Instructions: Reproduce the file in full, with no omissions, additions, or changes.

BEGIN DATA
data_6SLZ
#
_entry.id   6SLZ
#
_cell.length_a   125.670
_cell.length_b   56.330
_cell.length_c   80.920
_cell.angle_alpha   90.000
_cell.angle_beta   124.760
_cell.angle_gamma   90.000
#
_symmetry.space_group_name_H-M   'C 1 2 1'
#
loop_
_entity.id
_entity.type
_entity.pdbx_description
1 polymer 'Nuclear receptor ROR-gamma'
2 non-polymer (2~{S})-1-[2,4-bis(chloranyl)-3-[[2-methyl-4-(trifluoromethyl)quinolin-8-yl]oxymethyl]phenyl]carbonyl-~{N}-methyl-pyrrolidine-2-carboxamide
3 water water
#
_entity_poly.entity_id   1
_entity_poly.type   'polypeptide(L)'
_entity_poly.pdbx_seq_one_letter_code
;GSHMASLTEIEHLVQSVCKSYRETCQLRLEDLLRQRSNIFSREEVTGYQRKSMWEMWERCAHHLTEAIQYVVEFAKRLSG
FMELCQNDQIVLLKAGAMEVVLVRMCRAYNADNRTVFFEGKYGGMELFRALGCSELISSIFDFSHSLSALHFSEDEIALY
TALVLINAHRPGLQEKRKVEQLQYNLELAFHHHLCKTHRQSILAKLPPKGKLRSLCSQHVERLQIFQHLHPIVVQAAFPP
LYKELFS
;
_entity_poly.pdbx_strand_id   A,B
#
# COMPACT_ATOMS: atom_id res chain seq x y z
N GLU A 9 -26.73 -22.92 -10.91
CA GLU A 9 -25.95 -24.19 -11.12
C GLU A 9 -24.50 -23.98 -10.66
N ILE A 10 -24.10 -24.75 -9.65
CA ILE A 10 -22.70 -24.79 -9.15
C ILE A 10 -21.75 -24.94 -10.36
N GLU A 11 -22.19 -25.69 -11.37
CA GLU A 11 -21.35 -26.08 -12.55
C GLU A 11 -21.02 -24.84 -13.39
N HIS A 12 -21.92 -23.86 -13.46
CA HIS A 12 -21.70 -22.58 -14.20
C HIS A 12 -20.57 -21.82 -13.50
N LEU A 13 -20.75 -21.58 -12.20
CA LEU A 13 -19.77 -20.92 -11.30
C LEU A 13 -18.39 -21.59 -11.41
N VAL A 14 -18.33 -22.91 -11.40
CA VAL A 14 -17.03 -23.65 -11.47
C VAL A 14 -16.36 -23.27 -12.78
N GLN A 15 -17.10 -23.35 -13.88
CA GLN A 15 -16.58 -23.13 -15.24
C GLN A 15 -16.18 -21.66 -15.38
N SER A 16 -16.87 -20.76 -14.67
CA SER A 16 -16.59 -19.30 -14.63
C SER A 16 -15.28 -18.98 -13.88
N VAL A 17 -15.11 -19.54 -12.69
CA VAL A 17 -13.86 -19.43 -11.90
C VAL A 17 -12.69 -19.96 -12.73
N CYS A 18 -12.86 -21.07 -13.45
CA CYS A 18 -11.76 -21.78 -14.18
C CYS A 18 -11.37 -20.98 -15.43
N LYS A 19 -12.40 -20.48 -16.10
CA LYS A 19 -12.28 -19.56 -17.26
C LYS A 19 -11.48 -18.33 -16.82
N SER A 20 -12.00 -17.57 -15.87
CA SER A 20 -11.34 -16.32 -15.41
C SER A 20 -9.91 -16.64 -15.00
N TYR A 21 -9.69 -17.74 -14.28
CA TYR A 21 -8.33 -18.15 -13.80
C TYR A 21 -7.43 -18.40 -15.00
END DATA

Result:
data_6SLZ
#
_entry.id   6SLZ
#
_cell.length_a   125.670
_cell.length_b   56.330
_cell.length_c   80.920
_cell.angle_alpha   90.000
_cell.angle_beta   124.760
_cell.angle_gamma   90.000
#
_symmetry.space_group_name_H-M   'C 1 2 1'
#
loop_
_entity.id
_entity.type
_entity.pdbx_description
1 polymer 'Nuclear receptor ROR-gamma'
2 non-polymer (2~{S})-1-[2,4-bis(chloranyl)-3-[[2-methyl-4-(trifluoromethyl)quinolin-8-yl]oxymethyl]phenyl]carbonyl-~{N}-methyl-pyrrolidine-2-carboxamide
3 water water
#
_entity_poly.entity_id   1
_entity_poly.type   'polypeptide(L)'
_entity_poly.pdbx_seq_one_letter_code
;GSHMASLTEIEHLVQSVCKSYRETCQLRLEDLLRQRSNIFSREEVTGYQRKSMWEMWERCAHHLTEAIQYVVEFAKRLSG
FMELCQNDQIVLLKAGAMEVVLVRMCRAYNADNRTVFFEGKYGGMELFRALGCSELISSIFDFSHSLSALHFSEDEIALY
TALVLINAHRPGLQEKRKVEQLQYNLELAFHHHLCKTHRQSILAKLPPKGKLRSLCSQHVERLQIFQHLHPIVVQAAFPP
LYKELFS
;
_entity_poly.pdbx_strand_id   A,B
#
# COMPACT_ATOMS: atom_id res chain seq x y z
N GLU A 9 -26.73 -22.92 -10.91
CA GLU A 9 -25.95 -24.19 -11.12
C GLU A 9 -24.50 -23.98 -10.66
N ILE A 10 -24.10 -24.75 -9.65
CA ILE A 10 -22.70 -24.79 -9.15
C ILE A 10 -21.75 -24.94 -10.36
N GLU A 11 -22.19 -25.69 -11.37
CA GLU A 11 -21.35 -26.08 -12.55
C GLU A 11 -21.02 -24.84 -13.39
N HIS A 12 -21.92 -23.86 -13.46
CA HIS A 12 -21.70 -22.58 -14.20
C HIS A 12 -20.57 -21.82 -13.50
N LEU A 13 -20.75 -21.58 -12.20
CA LEU A 13 -19.77 -20.92 -11.30
C LEU A 13 -18.39 -21.59 -11.41
N VAL A 14 -18.33 -22.91 -11.40
CA VAL A 14 -17.03 -23.65 -11.47
C VAL A 14 -16.36 -23.27 -12.78
N GLN A 15 -17.10 -23.35 -13.88
CA GLN A 15 -16.58 -23.13 -15.24
C GLN A 15 -16.18 -21.66 -15.38
N SER A 16 -16.87 -20.76 -14.67
CA SER A 16 -16.59 -19.30 -14.63
C SER A 16 -15.28 -18.98 -13.88
N VAL A 17 -15.11 -19.54 -12.69
CA VAL A 17 -13.86 -19.43 -11.90
C VAL A 17 -12.69 -19.96 -12.73
N CYS A 18 -12.86 -21.07 -13.45
CA CYS A 18 -11.76 -21.78 -14.18
C CYS A 18 -11.37 -20.98 -15.43
N LYS A 19 -12.40 -20.48 -16.10
CA LYS A 19 -12.28 -19.56 -17.26
C LYS A 19 -11.48 -18.33 -16.82
N SER A 20 -12.00 -17.57 -15.87
CA SER A 20 -11.34 -16.32 -15.41
C SER A 20 -9.91 -16.64 -15.00
N TYR A 21 -9.69 -17.74 -14.28
CA TYR A 21 -8.33 -18.15 -13.80
C TYR A 21 -7.43 -18.40 -15.00